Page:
Almost a third of women aged between 16 and 24 say they've been in a controlling relationship.
That's according to Avon and Women's Aid, who talked to 2,000 people.
The study also suggests that many women don't realise they're in a coercive relationship until they break up.
A new law was introduced in December which means domestic abusers who control victims via social media or spy on them online could face up to five years in prison.
The legislation, brought into force in England and Wales, targets people who put their partners or family members through psychological and emotional torment but stop short of violence.
Any incident or pattern of incidents of controlling, coercive or threatening behaviour, violence or abuse between those aged 16 or over who are, or have been, intimate partners or family members regardless of gender or sexual orientation
Government definition of domestic violence and abuse
Stats from the study suggest 21% of women only knew they'd been in a controlling relationship after it had ended and 9% when friends and family pointed it out.
The survey also revealed that...
• 1 in 20 women say being scared of their partner is normal and acceptable.
• 10% of women regard their partner repeatedly checking their phone as a normal and acceptable part of a relationship.
• 5% of women regard being told what they can and cannot wear as normal and acceptable.
Video caption Mark Kirkpatrick spoke exclusively to Newsbeat
Chlo, who's 18 and from Brixton, south London, was a victim of domestic violence.
She says she was too young to realise that she'd been in a controlling relationship.
"My ex was my first boyfriend, and I think it's often the case that young people don't have the experience of healthy relationships to know that what's happening isn't normal.
"It's so easy just to think 'all couples argue', especially when someone is telling you that you provoked them all the time.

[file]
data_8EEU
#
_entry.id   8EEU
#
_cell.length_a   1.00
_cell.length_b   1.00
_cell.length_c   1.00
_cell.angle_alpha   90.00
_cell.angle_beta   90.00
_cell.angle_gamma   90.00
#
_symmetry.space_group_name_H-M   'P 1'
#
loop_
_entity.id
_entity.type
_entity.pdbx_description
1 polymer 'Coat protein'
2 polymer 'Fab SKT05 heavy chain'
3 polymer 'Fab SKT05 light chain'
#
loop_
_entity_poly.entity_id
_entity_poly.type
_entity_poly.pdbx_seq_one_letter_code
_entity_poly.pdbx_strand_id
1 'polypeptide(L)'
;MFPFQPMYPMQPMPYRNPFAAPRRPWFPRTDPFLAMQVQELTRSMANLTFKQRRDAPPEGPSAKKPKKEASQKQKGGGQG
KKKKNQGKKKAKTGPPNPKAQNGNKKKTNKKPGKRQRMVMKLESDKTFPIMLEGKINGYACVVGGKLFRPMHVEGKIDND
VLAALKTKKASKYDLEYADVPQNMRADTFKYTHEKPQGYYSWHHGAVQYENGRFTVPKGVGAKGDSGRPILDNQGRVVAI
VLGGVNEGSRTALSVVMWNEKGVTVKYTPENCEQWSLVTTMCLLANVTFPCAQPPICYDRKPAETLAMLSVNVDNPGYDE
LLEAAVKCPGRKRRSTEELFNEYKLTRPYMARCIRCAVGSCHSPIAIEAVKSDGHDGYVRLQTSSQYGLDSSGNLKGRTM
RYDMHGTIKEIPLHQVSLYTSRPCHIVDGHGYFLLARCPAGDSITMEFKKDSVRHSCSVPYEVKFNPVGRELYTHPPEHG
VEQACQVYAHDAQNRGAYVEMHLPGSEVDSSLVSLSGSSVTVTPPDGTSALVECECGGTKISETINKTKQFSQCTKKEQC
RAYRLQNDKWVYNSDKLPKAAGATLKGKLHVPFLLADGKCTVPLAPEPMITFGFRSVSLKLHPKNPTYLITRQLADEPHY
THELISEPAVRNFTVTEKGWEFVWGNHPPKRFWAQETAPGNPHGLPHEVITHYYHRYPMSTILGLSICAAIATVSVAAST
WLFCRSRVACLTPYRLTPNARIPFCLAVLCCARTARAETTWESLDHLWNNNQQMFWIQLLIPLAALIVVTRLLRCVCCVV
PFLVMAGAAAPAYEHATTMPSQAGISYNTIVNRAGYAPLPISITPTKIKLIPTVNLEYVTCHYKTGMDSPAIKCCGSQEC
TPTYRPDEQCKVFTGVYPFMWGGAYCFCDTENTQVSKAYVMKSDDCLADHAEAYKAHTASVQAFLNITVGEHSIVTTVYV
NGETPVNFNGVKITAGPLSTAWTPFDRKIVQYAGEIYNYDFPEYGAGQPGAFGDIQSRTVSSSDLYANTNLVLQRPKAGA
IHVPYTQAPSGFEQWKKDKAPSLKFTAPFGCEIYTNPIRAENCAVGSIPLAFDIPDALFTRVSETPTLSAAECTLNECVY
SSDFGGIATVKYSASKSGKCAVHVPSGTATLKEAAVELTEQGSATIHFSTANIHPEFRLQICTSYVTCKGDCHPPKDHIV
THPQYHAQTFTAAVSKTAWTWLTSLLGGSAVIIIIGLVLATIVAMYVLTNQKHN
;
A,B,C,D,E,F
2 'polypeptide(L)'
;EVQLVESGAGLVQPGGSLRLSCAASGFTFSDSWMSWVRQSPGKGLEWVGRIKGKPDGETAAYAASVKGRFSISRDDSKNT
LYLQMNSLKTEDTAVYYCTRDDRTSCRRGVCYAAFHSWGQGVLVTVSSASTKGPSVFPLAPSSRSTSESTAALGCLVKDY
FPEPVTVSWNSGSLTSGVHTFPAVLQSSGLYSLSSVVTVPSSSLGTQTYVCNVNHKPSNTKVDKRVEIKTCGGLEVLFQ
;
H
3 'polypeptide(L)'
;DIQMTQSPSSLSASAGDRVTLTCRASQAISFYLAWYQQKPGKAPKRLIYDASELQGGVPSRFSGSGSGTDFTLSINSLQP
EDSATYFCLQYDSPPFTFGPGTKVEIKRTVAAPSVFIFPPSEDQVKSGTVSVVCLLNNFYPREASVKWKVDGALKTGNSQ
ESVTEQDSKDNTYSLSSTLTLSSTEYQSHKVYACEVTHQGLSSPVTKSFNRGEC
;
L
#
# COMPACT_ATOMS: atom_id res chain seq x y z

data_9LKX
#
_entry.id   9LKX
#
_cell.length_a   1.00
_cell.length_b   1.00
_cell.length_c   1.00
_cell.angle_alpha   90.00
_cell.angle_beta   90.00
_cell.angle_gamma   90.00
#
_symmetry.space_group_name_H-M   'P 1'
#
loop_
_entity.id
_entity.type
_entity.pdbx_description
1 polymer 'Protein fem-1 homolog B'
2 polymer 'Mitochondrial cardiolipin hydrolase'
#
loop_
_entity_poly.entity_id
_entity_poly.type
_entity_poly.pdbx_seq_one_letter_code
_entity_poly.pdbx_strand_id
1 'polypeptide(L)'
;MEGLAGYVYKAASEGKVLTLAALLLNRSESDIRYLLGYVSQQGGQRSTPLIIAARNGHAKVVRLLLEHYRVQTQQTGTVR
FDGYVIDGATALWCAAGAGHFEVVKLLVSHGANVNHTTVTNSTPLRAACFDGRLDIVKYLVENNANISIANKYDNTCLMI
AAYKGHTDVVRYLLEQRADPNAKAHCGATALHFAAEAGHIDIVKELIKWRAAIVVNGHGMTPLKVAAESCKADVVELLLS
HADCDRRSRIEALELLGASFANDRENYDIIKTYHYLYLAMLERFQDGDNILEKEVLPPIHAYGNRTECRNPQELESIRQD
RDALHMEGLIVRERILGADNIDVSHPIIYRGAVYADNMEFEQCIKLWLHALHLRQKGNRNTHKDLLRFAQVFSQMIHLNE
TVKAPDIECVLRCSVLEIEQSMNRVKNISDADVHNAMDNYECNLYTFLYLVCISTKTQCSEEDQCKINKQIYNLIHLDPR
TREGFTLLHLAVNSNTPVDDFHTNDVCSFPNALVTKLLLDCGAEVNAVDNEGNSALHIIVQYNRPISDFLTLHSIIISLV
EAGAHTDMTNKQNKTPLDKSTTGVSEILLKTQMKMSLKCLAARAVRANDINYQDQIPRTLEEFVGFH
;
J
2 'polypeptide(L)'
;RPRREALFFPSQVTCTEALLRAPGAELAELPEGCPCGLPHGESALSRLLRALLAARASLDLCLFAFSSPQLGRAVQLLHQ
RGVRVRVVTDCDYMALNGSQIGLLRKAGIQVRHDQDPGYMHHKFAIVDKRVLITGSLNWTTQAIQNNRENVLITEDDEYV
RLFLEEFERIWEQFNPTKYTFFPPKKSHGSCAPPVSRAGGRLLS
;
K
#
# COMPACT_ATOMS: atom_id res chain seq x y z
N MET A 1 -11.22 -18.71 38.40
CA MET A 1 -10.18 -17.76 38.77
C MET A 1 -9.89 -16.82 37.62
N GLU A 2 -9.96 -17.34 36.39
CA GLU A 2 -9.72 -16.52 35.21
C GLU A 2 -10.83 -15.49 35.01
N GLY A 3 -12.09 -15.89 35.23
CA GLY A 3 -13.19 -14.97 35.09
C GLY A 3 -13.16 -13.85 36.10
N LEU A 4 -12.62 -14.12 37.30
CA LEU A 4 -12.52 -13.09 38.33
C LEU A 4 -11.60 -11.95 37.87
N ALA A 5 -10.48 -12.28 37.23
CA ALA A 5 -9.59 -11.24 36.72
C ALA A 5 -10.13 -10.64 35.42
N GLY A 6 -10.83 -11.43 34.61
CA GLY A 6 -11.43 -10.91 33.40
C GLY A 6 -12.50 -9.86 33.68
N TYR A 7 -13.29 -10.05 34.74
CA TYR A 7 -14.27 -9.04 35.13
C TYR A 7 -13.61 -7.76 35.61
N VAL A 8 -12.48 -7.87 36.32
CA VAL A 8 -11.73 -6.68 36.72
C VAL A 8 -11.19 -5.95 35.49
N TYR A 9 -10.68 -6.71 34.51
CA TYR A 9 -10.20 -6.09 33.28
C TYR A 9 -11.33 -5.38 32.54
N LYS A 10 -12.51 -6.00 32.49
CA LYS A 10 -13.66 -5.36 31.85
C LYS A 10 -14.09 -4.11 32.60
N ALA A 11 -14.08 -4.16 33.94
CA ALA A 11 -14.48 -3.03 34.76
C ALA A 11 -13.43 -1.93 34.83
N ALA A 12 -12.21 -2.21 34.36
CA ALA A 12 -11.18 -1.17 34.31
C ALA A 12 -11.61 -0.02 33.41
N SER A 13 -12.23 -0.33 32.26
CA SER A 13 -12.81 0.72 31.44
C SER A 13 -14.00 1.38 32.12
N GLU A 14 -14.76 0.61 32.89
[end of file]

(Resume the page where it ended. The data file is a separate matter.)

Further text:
"And once they start wearing down your self-esteem and isolating you, it spirals to a point that you can't see a way out."
In 2014, Newsbeat talked to Mark Kirkpatrick.
His former girlfriend, Gemma Hollings, almost killed him after a row in May that year.
"She was alright in the first few weeks," he said.
"I thought it was a passing thing when she became controlling.
"She started telling me not to wear shorts. She wouldn't let me have my hair shaved even though that's how it was when she first met me.
"It got violent after a few weeks of living at hers. She pushed me, tried strangling me."
The government says coercive behaviour can take any number of forms, including:
* isolating a person from their friends and family
* depriving them of their basic needs
* monitoring their time
* monitoring a person via online communication tools or using spyware
* taking control over aspects of their everyday life, such as where they can go, who they can see, what to wear and when they can sleep
* depriving them of access to support services, such as specialist support or medical services
* repeatedly putting them down such as telling them they are worthless
* enforcing rules and activity which humiliate, degrade or dehumanise the victim
* forcing the victim to take part in criminal activity such as shoplifting, neglect or abuse of children to encourage self-blame and prevent disclosure to authorities
* financial abuse including control of finances
* threats to hurt or kill
* threats to a child
* threats to reveal or publish private information (e.g. threatening to 'out' someone)
* criminal damage (such as destroying household goods)
* preventing a person from having access to transport or from working
The survey is part of Women's Aid and Avon's Love Don't Feel Bad campaign.
There are also links to advice and help on the BBC Advice pages or call Women's Aid on call 0808 2000 247.
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